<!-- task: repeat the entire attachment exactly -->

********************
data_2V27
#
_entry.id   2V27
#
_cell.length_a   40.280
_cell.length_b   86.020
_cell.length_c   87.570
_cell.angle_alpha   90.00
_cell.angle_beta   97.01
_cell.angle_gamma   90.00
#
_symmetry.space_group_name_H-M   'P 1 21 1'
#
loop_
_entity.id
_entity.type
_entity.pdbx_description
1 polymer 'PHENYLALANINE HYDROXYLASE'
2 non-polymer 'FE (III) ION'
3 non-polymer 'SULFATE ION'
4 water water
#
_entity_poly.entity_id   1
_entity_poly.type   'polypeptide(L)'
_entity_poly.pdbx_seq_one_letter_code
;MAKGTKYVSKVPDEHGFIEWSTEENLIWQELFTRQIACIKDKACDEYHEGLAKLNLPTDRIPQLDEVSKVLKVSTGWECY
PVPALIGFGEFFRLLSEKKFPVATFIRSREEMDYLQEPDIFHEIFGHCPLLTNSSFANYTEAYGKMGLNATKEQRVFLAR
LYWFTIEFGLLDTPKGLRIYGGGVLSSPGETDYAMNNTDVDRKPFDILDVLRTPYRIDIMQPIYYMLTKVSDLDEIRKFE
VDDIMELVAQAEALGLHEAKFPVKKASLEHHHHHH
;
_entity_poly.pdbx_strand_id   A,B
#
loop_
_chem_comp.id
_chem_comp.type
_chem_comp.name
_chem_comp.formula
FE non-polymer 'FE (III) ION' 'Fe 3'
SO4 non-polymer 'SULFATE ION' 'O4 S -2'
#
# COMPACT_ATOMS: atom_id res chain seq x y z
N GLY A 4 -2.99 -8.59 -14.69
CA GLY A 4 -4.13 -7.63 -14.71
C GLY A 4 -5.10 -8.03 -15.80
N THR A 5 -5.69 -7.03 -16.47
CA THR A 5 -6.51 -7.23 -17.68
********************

data_2V27
#
_entry.id   2V27
#
_cell.length_a   40.280
_cell.length_b   86.020
_cell.length_c   87.570
_cell.angle_alpha   90.00
_cell.angle_beta   97.01
_cell.angle_gamma   90.00
#
_symmetry.space_group_name_H-M   'P 1 21 1'
#
loop_
_entity.id
_entity.type
_entity.pdbx_description
1 polymer 'PHENYLALANINE HYDROXYLASE'
2 non-polymer 'FE (III) ION'
3 non-polymer 'SULFATE ION'
4 water water
#
_entity_poly.entity_id   1
_entity_poly.type   'polypeptide(L)'
_entity_poly.pdbx_seq_one_letter_code
;MAKGTKYVSKVPDEHGFIEWSTEENLIWQELFTRQIACIKDKACDEYHEGLAKLNLPTDRIPQLDEVSKVLKVSTGWECY
PVPALIGFGEFFRLLSEKKFPVATFIRSREEMDYLQEPDIFHEIFGHCPLLTNSSFANYTEAYGKMGLNATKEQRVFLAR
LYWFTIEFGLLDTPKGLRIYGGGVLSSPGETDYAMNNTDVDRKPFDILDVLRTPYRIDIMQPIYYMLTKVSDLDEIRKFE
VDDIMELVAQAEALGLHEAKFPVKKASLEHHHHHH
;
_entity_poly.pdbx_strand_id   A,B
#
loop_
_chem_comp.id
_chem_comp.type
_chem_comp.name
_chem_comp.formula
FE non-polymer 'FE (III) ION' 'Fe 3'
SO4 non-polymer 'SULFATE ION' 'O4 S -2'
#
# COMPACT_ATOMS: atom_id res chain seq x y z
N GLY A 4 -2.99 -8.59 -14.69
CA GLY A 4 -4.13 -7.63 -14.71
C GLY A 4 -5.10 -8.03 -15.80
N THR A 5 -5.69 -7.03 -16.47
CA THR A 5 -6.51 -7.23 -17.68